Decoded: How Does India’s 2nd Homegrown Zydus Cadila Vaccine Work

In phase 3 of trials, Zydus’ ZyCoV-D could become India’s 2nd fully homegrown vaccine in use. Here’s what we know.

As India gears up to roll out another potential COVID vaccine, here’s everything you should know about it.

As COVID-19 surges, so has the race for vaccination accelerated. While in the last few months, a number of vaccines have been developed the world over, India has only authorised two vaccines, Bharat Biotech’s Covaxin, and Oxford AstraZeneca’s Covishield, for public use.

But this might change sooner than we anticipated.

ZyCoV-D, developed by Ahmedabad-based Indian Pharmaceutical company Zydus Cadila could become India’s second fully homegrown vaccine to be rolled out for public use, as early as next month.

The Zydus Cadila vaccine, which is unique from its predecessors, is in phase III of clinical trials, the results of which could make a significant impact on India’s ongoing inoculation drive.

But how much do you know about the indigenous vaccine?

What kind of a vaccine is it? How does it compare to Covaxin and Covishield? When will we get it? FIT gets you up to speed on everything we know about the vaccine.

What type of vaccine is ZyCoV-D?

ZyCoV-D is a Plasmid DNA vaccine.

The DNA (And RNA) vaccines—a relatively new technology developed for the first time only in the 1990s—don't introduce a weakened form of the pathogen like traditional vaccines.

Instead, this type of vaccine works by carrying the genetic code of the virus. The plasmid vector is taken up into cells and transcribed in the nucleus. This is transferred to another mRNA molecule, which induces a cell-mediated immune response.

The Zydus vaccine is the first DNA vaccine to be produced in India.

In theory, DNA vaccines produce the same results as mRNA vaccines, and so the efficacy of the Zydus vaccine too is likely to be in the realm of the other mRNA vaccines already in the market, including Moderna, Pfizer, and Johnson & Johnson.

One advantage that DNA vaccines have over their mRNA counterparts is that they are more stable in higher temperatures, making them more suitable for use in warmer countries like India.

“Furthermore, the (DNA vaccine) platform can be rapidly used to modify the vaccine in couple of weeks in case the virus mutates to ensure that the vaccine still elicits protection

DNA vaccines work by introducing the genetic coding of the virus to the immune system to induce an immune response.
DNA vaccines work by introducing the genetic coding of the virus to the immune system to induce an immune response.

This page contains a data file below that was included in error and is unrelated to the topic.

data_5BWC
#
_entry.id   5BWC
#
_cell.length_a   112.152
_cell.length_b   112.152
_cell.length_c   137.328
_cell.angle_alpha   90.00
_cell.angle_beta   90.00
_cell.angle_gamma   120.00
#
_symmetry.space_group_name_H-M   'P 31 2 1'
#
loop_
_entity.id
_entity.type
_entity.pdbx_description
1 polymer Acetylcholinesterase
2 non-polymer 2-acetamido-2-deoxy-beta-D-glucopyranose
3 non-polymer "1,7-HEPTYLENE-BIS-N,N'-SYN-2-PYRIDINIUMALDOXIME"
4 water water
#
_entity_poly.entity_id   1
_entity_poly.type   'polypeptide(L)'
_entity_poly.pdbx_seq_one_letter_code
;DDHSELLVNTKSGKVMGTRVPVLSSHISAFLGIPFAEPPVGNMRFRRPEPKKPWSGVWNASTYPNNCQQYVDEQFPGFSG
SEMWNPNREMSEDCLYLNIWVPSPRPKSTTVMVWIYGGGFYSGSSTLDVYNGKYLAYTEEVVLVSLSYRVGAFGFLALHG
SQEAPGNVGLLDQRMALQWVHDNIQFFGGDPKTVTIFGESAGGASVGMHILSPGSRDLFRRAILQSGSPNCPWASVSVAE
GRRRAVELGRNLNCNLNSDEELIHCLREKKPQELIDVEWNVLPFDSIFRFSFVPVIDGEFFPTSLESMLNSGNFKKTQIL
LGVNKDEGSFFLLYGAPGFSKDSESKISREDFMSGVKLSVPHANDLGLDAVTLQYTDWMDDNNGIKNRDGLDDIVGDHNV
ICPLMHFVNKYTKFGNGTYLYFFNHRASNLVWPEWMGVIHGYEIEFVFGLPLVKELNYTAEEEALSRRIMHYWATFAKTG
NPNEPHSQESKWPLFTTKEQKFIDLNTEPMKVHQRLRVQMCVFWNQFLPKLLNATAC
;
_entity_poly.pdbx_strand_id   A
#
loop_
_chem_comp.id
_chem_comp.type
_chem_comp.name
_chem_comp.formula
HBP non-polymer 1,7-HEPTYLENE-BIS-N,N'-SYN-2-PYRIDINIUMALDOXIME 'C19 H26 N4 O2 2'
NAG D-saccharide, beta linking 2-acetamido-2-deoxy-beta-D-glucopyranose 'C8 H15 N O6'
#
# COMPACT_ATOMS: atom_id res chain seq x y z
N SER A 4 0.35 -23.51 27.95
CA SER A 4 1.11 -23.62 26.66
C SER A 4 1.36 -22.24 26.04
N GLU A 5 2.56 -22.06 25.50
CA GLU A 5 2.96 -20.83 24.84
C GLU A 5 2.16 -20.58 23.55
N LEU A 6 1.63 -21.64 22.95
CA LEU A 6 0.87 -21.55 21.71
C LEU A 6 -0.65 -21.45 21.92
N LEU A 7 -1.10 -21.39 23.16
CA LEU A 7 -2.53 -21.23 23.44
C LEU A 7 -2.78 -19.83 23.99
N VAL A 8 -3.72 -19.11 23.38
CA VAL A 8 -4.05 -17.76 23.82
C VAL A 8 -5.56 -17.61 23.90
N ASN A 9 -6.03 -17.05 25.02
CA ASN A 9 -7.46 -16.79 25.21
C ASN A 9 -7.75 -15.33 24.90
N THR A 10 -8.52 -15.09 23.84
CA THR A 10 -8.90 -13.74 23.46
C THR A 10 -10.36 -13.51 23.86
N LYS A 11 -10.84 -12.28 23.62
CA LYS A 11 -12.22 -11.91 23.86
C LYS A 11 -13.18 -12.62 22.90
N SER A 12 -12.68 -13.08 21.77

(Photo: NCBI)

At what stage is the vaccine?

In July of 2020, Cadila Healthcare Limited announced that their vaccine for COVID-19, named ZyCoV-D, successfully completed preclinical development and had received permission to initiate human clinical trials.

On 24 December, the company submitted the results of Phase I/II clinical trials conducted in over 1000 healthy adult volunteers.

On 3 January, they announced that their vaccine had received approval from the Drugs Controller General of India (DCGI) to start Phase III Clinical Trial of ZyCoV-D –

“The launch of the Phase 3trial will determine the efficacy of our vaccine in preventing COVID-19 which continues to pose a major threat, the world over.”   
Pankaj R. Patel, Chairman of the Zydus Group  

In their latest statement, the company informed that the dosing for the Phase III clinical trials has started in 60 locations, on 30,000 healthy adult volunteers.

The results of the trial, and the actual efficacy of the vaccine, are yet to be announced.

How is it different from Covaxin and Covishield?

  • Zydus vaccine has the same goal, and is likely to have the same results as the two existing homegrown vaccines, but where it differs is in the way it works.

Covaxin is a whole inactive virus type vaccine, and Covishield is a non-replicating viral vector type vaccine.

Both of which are relatively traditional, well established types of vaccine technology that work by introducing a part (in the Oxford vaccine it is the gene protein spikes found on the virus’ surface) or whole of the virus in a ‘harmless’ form to trigger the immune system into producing a large number of antigens to fight the actual virus.

The Zydus vaccine, as explained, is a DNA vaccine that delivers only a specific set of instructions to our cells that instructs our immune system to recognize and respond to the virus.

The Zydus vaccine is also India’s first plasmid DNA vaccine.

  • Unlike Covishield and Covaxin, ZyCoV-D is being tested as a 3 dose vaccine.
  • While it can be stored in normal refrigerator temperatures of 2 - 8 degrees Celcius like Covishield and Covaxin, the company also claims that the vaccine is very thermostable at up to 25 degrees.

How safe is it?

While Phases I and II of the trials showed no side effects, it's still too early to say how it compares to the other two vaccines that have cleared all three phases of clinical trials.

In the results submitted by the company, ZyCoV-D was found to be safe, well-tolerated, and immunogenic in the Adaptive Phase I/II clinical trials.

“The Phase II study of the vaccine ZyCoV-D had been conducted in over 1000 healthy adult volunteers. The vaccine was found to be safe and elicit a strong immunogenic response”, it reads.

When will it be available?

‘The Zydus vaccine will be available for use in 4-6 weeks’, Dr NK Arora, Head of the Operations Research Group of the COVID-19 Task Force told CNBC-News 18.

Zydus Cadila hopes to produce 100-150 million doses by end of 2021.

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